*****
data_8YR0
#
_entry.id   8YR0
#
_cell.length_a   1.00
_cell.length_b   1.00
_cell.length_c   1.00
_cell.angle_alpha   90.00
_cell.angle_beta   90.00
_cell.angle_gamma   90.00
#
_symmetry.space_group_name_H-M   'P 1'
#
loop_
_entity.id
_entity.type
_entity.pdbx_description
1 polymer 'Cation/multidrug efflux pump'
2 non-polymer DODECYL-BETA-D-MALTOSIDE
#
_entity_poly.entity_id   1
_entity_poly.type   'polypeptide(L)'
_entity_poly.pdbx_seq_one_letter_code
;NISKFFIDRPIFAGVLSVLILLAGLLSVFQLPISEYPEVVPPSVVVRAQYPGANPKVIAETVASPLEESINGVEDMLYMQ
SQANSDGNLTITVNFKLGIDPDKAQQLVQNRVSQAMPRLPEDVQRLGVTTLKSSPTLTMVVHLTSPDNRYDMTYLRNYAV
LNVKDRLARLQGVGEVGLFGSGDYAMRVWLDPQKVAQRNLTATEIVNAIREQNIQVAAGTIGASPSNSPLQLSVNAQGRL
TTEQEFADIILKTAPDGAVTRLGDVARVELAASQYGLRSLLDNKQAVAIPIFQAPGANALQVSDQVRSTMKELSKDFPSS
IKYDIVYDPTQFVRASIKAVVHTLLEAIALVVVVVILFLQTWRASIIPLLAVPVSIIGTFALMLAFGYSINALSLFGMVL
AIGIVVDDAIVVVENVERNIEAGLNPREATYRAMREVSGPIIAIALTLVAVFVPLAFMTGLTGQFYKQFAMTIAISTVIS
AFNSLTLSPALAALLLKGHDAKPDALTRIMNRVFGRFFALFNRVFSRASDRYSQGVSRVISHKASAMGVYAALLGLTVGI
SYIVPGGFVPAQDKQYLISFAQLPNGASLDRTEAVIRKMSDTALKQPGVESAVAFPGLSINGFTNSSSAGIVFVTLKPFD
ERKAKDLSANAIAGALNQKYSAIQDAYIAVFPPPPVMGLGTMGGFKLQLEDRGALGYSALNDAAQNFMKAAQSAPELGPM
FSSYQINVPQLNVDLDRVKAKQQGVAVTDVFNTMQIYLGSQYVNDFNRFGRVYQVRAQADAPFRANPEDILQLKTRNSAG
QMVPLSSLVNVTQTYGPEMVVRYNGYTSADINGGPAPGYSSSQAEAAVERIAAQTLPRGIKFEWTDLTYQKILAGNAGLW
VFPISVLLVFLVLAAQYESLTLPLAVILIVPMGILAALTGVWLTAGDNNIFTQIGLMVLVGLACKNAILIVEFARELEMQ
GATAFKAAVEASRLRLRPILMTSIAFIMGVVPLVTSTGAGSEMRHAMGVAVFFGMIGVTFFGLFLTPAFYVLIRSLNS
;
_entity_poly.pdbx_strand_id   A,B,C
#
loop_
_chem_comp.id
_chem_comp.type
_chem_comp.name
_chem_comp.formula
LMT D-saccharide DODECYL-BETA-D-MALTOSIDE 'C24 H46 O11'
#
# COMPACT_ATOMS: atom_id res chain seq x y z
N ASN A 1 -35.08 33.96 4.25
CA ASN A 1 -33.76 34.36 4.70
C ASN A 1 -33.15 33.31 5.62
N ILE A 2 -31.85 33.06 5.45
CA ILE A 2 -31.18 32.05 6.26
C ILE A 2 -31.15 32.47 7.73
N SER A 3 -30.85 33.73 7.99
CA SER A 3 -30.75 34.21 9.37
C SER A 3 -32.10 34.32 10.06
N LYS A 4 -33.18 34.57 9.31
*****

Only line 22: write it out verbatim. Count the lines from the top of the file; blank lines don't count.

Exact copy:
_entity_poly.type   'polypeptide(L)'